DNS Spoofing attacks also have a feature that makes them extra dangerous. If your router doesn’t know where to find a particular site, it will query the DNS table held by your ISP. If your ISP doesn’t know, it will ask yet another server, and so on up the chain.
You can see the problem: if an attacker manages to alter the DNS table of a relatively high level server, this incorrect information will cascade down across large sections of the internet.
This has occasionally happened by accident.
In 2010, an ISP based in Sweden accidentally populated their DNS tables with information drawn from China. Users routed through this server then received Chinese versions of many popular sites including Facebook, Twitter, and Youtube. These users noticed the mistake when the versions of the sites they received were clearly censored according to the Chinese government’s ‘Great Firewall’.
Though the mistake was quickly rectified, it reminded everyone of the danger of DNS Spoofing attacks, and just how quickly they can spread.
To understand DNS Spoofing, we first need to understand what the DNS system is.
DNS is a fundamental part of how the internet works. The aim is to convert a human-readable domain name (something like example.com) into a numerical code that your computer understands. This code is called an IP address.
When you type a URL into a browser, a server will translate this into an IP. The first server that will be asked to do this is normally your WiFi router. If the router doesn’t know the IP address that corresponds to your requested URL, it will ask the server that sits ‘above’ it, which is normally a server owned by your ISP.
In order to speed up these requests, most servers will remember a set number of URLs and their corresponding IPs, and it will hold on to this information for a set period of time before checking them again. This is called a DNS cache.
The DNS cache is a great feature, because it makes looking up an IP much quicker. It can also create some problems, though. If an attacker gains access to the DNS lookup table, they can alter the IP addresses it holds. This means that, when your devices ask for an IP address for a website you want to visit, the server will tell them to look in the wrong place, and you can be re-routed to a fake site controlled by an attacker.
This is dangerous because the fake site will probably look exactly the same as the legitimate one you are looking for. You won’t notice the difference, and your device probably won’t either.
Purposefully compromising a DNS table with malicious intent is known as DNS Spoofing.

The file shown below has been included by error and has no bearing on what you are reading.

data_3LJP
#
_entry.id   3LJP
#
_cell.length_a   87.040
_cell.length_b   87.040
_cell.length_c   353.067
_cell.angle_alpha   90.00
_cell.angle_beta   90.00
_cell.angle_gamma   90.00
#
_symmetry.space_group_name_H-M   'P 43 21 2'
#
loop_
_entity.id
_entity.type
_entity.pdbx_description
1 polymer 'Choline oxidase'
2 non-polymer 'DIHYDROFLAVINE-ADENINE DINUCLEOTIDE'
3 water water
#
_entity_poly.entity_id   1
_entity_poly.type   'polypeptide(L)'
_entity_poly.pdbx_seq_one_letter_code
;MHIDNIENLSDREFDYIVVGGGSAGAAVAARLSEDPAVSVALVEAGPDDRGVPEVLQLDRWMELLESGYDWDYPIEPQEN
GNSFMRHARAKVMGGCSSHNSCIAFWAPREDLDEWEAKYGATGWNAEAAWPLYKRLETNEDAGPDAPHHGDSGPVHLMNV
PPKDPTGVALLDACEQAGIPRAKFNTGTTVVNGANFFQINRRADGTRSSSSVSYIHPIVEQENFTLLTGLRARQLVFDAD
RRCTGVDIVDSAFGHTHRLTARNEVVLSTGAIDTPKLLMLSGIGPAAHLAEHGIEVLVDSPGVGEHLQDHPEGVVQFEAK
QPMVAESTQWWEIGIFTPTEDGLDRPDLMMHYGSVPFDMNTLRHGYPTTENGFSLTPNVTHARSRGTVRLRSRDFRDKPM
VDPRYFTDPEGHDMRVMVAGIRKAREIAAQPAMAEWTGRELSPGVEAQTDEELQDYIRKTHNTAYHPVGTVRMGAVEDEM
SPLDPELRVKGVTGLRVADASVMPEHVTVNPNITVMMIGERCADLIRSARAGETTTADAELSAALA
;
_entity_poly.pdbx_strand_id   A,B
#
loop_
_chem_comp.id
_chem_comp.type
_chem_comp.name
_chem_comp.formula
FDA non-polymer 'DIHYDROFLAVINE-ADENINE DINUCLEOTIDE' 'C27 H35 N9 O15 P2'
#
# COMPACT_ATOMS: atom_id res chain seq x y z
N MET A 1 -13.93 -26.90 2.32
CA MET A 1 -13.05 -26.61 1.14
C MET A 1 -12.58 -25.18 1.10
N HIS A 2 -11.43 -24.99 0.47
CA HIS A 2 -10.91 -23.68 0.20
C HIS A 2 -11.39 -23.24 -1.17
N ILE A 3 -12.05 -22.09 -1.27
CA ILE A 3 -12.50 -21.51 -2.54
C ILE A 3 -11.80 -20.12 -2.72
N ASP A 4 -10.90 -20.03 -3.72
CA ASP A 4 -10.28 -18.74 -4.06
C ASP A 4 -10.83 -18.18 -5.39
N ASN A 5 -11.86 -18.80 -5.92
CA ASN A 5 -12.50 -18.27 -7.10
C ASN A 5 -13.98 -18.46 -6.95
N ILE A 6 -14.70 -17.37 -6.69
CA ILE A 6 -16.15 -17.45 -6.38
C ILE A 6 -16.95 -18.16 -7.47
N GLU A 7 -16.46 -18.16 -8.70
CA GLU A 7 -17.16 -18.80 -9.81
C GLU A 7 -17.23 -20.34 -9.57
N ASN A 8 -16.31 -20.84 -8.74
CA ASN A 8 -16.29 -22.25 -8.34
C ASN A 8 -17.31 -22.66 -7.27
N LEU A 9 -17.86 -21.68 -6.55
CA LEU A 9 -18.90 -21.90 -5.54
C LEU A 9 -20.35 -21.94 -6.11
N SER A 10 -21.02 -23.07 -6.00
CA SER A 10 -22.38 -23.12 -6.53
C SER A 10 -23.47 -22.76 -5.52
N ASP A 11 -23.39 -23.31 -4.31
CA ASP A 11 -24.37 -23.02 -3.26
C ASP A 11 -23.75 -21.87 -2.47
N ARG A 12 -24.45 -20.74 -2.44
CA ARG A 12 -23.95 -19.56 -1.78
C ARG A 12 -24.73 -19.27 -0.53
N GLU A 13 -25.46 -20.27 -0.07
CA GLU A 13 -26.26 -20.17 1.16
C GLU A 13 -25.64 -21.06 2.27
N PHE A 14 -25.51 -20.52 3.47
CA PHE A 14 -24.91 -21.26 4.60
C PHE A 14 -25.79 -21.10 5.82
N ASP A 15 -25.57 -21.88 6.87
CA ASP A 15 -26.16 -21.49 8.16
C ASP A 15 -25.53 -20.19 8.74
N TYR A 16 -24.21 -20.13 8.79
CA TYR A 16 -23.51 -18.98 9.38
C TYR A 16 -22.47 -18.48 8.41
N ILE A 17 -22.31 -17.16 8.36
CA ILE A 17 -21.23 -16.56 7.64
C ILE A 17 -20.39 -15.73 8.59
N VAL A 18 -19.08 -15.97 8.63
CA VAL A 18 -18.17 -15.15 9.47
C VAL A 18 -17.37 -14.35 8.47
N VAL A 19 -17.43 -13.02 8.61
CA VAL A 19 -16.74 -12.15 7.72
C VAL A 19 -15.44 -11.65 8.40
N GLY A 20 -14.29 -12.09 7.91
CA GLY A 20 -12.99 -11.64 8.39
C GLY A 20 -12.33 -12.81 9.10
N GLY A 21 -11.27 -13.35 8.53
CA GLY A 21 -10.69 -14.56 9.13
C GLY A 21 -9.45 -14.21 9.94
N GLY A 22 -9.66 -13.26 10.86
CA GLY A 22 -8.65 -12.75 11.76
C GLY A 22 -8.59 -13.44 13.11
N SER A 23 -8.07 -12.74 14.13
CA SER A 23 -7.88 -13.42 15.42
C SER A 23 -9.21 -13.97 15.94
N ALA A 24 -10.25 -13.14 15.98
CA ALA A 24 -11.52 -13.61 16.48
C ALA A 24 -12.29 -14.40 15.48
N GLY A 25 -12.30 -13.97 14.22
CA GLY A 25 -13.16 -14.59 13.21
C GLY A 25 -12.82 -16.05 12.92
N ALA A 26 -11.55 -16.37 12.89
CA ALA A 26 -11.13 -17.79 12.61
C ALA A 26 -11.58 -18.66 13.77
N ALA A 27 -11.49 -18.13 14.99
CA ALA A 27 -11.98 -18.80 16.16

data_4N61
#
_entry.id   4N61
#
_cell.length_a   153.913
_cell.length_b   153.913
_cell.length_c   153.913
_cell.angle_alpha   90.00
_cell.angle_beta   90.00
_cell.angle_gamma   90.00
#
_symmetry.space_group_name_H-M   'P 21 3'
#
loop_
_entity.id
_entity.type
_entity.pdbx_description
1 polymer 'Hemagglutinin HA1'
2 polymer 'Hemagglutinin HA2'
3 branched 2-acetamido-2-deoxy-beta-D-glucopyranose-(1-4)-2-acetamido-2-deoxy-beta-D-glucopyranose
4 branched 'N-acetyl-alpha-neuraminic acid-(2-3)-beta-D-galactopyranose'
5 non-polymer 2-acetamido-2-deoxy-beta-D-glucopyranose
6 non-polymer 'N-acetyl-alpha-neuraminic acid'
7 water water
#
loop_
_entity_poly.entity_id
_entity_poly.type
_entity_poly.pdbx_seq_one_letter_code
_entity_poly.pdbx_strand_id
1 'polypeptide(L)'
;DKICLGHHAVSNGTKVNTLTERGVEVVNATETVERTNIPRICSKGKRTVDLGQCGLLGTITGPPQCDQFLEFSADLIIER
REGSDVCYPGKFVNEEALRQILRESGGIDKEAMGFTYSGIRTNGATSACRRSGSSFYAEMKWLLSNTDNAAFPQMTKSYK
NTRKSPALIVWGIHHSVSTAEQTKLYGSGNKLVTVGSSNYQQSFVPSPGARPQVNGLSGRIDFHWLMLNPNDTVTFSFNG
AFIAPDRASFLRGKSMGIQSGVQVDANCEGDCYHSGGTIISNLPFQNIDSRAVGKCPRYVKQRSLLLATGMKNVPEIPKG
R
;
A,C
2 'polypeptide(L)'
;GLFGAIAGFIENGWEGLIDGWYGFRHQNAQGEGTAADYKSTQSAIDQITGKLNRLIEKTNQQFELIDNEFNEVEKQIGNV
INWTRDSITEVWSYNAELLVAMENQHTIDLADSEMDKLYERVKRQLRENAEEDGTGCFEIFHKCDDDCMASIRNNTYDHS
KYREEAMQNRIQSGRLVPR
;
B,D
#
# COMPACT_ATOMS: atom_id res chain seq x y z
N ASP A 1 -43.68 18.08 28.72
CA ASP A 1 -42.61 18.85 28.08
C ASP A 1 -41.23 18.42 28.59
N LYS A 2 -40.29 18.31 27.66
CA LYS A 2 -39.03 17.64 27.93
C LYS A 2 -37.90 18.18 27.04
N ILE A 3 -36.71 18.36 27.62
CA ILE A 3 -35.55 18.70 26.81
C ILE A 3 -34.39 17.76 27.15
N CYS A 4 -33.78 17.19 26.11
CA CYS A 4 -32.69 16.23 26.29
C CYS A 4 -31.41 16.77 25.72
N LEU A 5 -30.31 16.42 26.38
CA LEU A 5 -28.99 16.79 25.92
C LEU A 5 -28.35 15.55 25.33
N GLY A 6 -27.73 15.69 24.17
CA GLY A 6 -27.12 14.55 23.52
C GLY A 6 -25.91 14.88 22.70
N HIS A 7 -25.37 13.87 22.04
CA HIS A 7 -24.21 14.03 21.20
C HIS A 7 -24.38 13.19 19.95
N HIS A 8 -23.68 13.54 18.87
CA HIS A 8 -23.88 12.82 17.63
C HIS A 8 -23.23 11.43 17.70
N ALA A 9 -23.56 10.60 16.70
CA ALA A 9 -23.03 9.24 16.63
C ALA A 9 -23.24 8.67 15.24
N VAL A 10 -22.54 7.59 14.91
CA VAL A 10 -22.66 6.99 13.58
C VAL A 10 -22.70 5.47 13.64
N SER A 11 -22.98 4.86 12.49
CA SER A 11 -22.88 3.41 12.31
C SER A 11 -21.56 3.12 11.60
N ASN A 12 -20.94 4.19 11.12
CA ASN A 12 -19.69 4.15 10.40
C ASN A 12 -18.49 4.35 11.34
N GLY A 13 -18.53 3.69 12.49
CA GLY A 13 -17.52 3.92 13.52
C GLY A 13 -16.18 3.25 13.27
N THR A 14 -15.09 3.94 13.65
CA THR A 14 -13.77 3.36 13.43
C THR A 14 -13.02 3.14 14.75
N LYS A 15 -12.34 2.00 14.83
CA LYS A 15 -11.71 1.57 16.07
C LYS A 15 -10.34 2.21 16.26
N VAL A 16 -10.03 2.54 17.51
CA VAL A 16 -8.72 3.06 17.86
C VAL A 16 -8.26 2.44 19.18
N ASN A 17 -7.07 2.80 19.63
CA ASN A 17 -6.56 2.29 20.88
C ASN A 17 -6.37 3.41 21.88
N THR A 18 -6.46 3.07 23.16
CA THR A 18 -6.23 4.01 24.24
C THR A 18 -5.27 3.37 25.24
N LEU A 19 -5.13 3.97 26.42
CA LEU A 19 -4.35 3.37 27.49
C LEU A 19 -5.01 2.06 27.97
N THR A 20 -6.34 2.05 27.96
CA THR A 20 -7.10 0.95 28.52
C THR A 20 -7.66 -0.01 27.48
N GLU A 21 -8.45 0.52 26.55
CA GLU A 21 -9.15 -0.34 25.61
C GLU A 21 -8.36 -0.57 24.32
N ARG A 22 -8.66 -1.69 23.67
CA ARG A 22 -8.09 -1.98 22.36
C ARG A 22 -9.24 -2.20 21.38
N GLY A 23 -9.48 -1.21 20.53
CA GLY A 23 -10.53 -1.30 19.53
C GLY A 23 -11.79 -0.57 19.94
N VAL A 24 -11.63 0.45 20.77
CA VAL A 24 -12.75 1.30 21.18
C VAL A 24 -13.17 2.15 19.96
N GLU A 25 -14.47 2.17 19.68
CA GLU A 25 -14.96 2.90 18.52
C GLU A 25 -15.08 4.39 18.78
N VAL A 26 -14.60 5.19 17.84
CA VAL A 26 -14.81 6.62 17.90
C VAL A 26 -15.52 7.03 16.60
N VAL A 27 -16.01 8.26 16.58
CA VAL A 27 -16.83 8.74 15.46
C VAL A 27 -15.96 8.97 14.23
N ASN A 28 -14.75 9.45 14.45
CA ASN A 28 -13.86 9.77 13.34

The aim of a DNS Spoofing attack is to redirect users to a website or location controlled by the attacker. They are typically hard to spot, precisely because they make use of the normal system that devices and servers use to find websites. If implemented correctly, this means that an incorrect IP address looks exactly the same as a real one, and neither user nor server will be aware that an attack as taken place.
This type of attack starts when an attacker injects a forged DNS entry into a server. Sometimes, this is done at a relatively high level, by attacking an ISP. Sometimes, it can be achieved by simply taking control of personal or corporate WiFi router. If an attacker is able to obtain the admin password for a router, perhaps by using an Evil Twin attack, altering DNS tables becomes relatively easy.
A favourite approach is therefore to attack public WiFi networks, which typically use poor security protocols, and are sometimes unreliable enough to allow attackers to hide their activities under the disguise of sketchy connections.
Once users have been redirected to an incorrect site or location, an attacker can launch further attacks aimed at stealing sensitive or confidential information, stealing money, or simply just impersonating a user.
DNS Spoofing attacks are often the first step in implementing a variety of further attacks:
Whatever the attack method, though, the goals are the same. These can be to steal personal information, either to sell this or to blackmail the victim into paying the attacker. Alternatively, an attacker can seek to gain access to a victim’s online banking accounts, and simply pay himself (or herself) a fat bonus from their account.
DNS Cache Poisoning is a related form of attack, and in fact this term is sometimes used interchangeably with DNS Spoofing.
Though any DNS Spoofing attack technically makes use of ‘cache poisoning’, in the industry cache poisoning is more often used to refer to large-scale, high-level DNS attacks that aim to affect many users rather than targeting a particular individual.